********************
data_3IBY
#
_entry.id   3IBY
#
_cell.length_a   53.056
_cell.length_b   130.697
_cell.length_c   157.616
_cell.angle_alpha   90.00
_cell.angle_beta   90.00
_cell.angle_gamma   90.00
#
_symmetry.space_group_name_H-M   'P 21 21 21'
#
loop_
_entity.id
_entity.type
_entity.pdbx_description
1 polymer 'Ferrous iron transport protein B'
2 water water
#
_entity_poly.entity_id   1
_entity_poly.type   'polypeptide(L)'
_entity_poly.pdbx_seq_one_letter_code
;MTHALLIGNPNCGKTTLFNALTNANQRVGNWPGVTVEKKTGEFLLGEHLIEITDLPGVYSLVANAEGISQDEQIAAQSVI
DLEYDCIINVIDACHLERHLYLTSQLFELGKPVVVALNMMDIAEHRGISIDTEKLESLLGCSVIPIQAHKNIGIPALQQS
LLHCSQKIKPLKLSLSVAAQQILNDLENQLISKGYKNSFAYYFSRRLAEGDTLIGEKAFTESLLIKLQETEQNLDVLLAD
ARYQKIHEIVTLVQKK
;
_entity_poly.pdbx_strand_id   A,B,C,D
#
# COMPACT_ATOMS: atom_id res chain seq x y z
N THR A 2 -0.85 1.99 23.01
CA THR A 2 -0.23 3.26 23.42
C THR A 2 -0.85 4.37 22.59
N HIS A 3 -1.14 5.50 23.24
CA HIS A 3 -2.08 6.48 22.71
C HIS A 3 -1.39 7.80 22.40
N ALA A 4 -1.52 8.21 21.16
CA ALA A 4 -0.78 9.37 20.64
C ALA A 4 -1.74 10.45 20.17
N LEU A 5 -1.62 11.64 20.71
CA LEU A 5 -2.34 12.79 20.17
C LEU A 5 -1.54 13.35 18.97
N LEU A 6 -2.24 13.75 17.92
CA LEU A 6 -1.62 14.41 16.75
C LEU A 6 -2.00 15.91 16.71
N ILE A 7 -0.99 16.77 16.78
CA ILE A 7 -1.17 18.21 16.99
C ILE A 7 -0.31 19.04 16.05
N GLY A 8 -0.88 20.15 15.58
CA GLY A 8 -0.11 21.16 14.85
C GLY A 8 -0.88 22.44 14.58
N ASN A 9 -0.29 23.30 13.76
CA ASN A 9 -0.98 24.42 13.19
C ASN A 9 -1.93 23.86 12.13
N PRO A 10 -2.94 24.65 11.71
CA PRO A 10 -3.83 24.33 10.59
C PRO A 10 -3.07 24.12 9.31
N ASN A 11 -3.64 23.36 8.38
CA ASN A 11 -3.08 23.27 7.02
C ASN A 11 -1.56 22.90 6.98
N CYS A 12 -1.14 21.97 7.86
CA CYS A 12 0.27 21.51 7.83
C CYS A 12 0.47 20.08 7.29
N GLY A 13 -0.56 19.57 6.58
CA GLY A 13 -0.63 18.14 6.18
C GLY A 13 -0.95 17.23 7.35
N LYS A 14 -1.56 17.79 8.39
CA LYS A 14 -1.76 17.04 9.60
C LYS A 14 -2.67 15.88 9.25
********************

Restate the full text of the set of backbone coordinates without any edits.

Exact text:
data_3IBY
#
_entry.id   3IBY
#
_cell.length_a   53.056
_cell.length_b   130.697
_cell.length_c   157.616
_cell.angle_alpha   90.00
_cell.angle_beta   90.00
_cell.angle_gamma   90.00
#
_symmetry.space_group_name_H-M   'P 21 21 21'
#
loop_
_entity.id
_entity.type
_entity.pdbx_description
1 polymer 'Ferrous iron transport protein B'
2 water water
#
_entity_poly.entity_id   1
_entity_poly.type   'polypeptide(L)'
_entity_poly.pdbx_seq_one_letter_code
;MTHALLIGNPNCGKTTLFNALTNANQRVGNWPGVTVEKKTGEFLLGEHLIEITDLPGVYSLVANAEGISQDEQIAAQSVI
DLEYDCIINVIDACHLERHLYLTSQLFELGKPVVVALNMMDIAEHRGISIDTEKLESLLGCSVIPIQAHKNIGIPALQQS
LLHCSQKIKPLKLSLSVAAQQILNDLENQLISKGYKNSFAYYFSRRLAEGDTLIGEKAFTESLLIKLQETEQNLDVLLAD
ARYQKIHEIVTLVQKK
;
_entity_poly.pdbx_strand_id   A,B,C,D
#
# COMPACT_ATOMS: atom_id res chain seq x y z
N THR A 2 -0.85 1.99 23.01
CA THR A 2 -0.23 3.26 23.42
C THR A 2 -0.85 4.37 22.59
N HIS A 3 -1.14 5.50 23.24
CA HIS A 3 -2.08 6.48 22.71
C HIS A 3 -1.39 7.80 22.40
N ALA A 4 -1.52 8.21 21.16
CA ALA A 4 -0.78 9.37 20.64
C ALA A 4 -1.74 10.45 20.17
N LEU A 5 -1.62 11.64 20.71
CA LEU A 5 -2.34 12.79 20.17
C LEU A 5 -1.54 13.35 18.97
N LEU A 6 -2.24 13.75 17.92
CA LEU A 6 -1.62 14.41 16.75
C LEU A 6 -2.00 15.91 16.71
N ILE A 7 -0.99 16.77 16.78
CA ILE A 7 -1.17 18.21 16.99
C ILE A 7 -0.31 19.04 16.05
N GLY A 8 -0.88 20.15 15.58
CA GLY A 8 -0.11 21.16 14.85
C GLY A 8 -0.88 22.44 14.58
N ASN A 9 -0.29 23.30 13.76
CA ASN A 9 -0.98 24.42 13.19
C ASN A 9 -1.93 23.86 12.13
N PRO A 10 -2.94 24.65 11.71
CA PRO A 10 -3.83 24.33 10.59
C PRO A 10 -3.07 24.12 9.31
N ASN A 11 -3.64 23.36 8.38
CA ASN A 11 -3.08 23.27 7.02
C ASN A 11 -1.56 22.90 6.98
N CYS A 12 -1.14 21.97 7.86
CA CYS A 12 0.27 21.51 7.83
C CYS A 12 0.47 20.08 7.29
N GLY A 13 -0.56 19.57 6.58
CA GLY A 13 -0.63 18.14 6.18
C GLY A 13 -0.95 17.23 7.35
N LYS A 14 -1.56 17.79 8.39
CA LYS A 14 -1.76 17.04 9.60
C LYS A 14 -2.67 15.88 9.25